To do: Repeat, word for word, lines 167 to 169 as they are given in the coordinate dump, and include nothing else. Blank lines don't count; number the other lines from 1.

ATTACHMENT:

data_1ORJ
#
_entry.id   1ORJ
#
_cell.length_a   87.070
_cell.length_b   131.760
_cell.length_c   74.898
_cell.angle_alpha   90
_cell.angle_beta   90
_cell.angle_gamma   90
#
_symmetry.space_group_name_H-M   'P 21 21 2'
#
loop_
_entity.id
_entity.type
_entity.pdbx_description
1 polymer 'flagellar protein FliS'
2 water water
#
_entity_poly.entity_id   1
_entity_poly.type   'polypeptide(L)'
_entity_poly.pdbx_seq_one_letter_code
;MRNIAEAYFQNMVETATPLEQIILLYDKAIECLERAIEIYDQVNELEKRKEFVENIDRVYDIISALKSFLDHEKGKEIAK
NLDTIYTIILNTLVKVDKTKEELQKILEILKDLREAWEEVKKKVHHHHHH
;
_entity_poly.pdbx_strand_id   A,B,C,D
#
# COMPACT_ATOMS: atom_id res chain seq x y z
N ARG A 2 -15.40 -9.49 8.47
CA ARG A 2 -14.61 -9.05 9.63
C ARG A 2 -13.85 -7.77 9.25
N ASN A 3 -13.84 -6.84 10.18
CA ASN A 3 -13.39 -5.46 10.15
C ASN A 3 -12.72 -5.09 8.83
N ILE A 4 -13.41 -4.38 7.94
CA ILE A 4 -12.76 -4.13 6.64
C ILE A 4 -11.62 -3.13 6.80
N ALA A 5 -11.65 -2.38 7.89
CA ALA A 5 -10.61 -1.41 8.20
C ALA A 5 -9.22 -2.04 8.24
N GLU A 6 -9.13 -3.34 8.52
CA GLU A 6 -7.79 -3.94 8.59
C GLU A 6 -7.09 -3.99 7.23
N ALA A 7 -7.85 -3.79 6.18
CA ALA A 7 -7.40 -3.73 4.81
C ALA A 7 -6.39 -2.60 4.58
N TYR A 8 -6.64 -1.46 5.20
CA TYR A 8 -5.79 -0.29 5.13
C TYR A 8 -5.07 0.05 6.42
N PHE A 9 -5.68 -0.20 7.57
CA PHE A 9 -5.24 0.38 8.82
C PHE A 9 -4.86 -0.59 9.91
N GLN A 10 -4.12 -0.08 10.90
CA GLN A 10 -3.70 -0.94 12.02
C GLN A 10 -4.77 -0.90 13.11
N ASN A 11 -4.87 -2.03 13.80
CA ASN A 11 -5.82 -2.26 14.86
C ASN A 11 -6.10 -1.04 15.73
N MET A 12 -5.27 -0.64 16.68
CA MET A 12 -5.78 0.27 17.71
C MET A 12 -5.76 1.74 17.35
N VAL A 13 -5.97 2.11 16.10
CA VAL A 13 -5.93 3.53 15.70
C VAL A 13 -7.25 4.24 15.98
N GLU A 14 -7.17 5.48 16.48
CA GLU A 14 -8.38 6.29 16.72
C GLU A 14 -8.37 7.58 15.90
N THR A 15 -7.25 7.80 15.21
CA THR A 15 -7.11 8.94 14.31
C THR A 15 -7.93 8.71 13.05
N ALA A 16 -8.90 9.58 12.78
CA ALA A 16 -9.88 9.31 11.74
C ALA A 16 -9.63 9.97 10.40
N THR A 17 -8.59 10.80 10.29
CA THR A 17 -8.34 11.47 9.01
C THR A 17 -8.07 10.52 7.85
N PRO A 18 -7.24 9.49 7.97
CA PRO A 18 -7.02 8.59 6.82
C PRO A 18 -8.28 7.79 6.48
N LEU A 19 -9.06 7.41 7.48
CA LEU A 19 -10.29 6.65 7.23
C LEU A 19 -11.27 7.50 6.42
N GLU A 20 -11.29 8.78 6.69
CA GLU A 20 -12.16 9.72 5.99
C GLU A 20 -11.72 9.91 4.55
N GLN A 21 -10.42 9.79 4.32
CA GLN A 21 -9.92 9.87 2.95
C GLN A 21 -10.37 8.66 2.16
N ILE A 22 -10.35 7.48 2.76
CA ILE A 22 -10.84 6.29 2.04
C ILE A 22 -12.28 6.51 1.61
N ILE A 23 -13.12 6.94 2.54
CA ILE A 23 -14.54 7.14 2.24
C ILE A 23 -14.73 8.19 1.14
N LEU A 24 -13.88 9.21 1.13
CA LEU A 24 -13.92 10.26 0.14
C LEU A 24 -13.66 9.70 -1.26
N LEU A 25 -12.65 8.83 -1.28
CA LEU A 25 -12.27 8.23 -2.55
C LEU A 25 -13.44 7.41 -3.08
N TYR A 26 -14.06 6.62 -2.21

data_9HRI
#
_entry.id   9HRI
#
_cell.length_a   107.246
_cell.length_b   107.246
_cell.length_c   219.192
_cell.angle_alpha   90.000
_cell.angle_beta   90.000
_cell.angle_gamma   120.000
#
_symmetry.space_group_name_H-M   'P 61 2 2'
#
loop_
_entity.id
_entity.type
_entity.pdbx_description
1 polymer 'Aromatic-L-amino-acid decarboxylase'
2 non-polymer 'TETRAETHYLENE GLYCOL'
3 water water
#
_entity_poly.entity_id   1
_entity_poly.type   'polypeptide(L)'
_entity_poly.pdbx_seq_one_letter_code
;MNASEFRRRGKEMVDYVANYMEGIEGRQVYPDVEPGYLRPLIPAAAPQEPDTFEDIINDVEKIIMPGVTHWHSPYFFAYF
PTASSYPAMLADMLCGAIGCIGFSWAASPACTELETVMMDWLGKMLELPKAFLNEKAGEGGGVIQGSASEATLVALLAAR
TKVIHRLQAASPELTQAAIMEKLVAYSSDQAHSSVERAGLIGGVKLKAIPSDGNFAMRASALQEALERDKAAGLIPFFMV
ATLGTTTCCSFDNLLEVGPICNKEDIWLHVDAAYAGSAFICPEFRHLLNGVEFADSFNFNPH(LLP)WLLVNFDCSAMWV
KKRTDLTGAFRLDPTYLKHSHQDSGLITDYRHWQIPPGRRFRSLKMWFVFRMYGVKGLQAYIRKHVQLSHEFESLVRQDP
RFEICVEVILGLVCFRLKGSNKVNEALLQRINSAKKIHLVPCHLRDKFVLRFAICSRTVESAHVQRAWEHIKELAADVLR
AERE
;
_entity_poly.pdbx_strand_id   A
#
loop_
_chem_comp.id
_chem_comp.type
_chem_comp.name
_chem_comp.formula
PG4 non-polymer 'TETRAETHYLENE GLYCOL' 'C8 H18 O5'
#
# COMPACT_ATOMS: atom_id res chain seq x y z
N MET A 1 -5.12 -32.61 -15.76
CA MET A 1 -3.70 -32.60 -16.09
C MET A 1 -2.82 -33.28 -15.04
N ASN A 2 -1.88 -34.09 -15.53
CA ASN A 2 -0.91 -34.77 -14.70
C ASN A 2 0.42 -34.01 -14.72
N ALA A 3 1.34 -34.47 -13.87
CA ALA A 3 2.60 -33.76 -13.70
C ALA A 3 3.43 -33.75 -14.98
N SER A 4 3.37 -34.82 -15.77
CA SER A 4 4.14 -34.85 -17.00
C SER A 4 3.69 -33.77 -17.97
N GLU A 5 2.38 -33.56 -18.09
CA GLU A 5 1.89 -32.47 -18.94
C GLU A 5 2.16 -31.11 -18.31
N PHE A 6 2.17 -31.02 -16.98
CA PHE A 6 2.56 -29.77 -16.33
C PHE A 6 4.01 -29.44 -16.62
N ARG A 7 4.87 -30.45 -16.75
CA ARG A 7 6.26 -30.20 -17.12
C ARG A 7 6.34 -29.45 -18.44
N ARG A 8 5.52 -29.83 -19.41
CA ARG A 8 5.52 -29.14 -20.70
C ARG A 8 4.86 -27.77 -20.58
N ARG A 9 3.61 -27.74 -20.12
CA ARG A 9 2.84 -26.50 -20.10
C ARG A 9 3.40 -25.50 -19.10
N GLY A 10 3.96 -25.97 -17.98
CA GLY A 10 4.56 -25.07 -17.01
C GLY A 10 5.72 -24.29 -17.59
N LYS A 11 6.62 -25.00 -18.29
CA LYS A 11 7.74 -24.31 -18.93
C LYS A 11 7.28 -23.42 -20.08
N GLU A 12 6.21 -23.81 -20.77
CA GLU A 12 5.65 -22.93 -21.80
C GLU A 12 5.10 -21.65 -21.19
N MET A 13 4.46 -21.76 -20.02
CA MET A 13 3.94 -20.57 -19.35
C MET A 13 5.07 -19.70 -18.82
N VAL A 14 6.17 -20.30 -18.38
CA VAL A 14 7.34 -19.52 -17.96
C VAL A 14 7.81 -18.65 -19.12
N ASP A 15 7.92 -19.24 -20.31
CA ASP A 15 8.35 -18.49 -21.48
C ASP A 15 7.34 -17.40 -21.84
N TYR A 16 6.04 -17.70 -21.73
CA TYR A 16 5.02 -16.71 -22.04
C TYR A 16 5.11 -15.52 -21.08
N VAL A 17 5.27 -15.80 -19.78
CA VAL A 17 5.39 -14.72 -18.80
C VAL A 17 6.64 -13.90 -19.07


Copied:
CA ARG A 8 5.52 -29.14 -20.70
C ARG A 8 4.86 -27.77 -20.58
N ARG A 9 3.61 -27.74 -20.12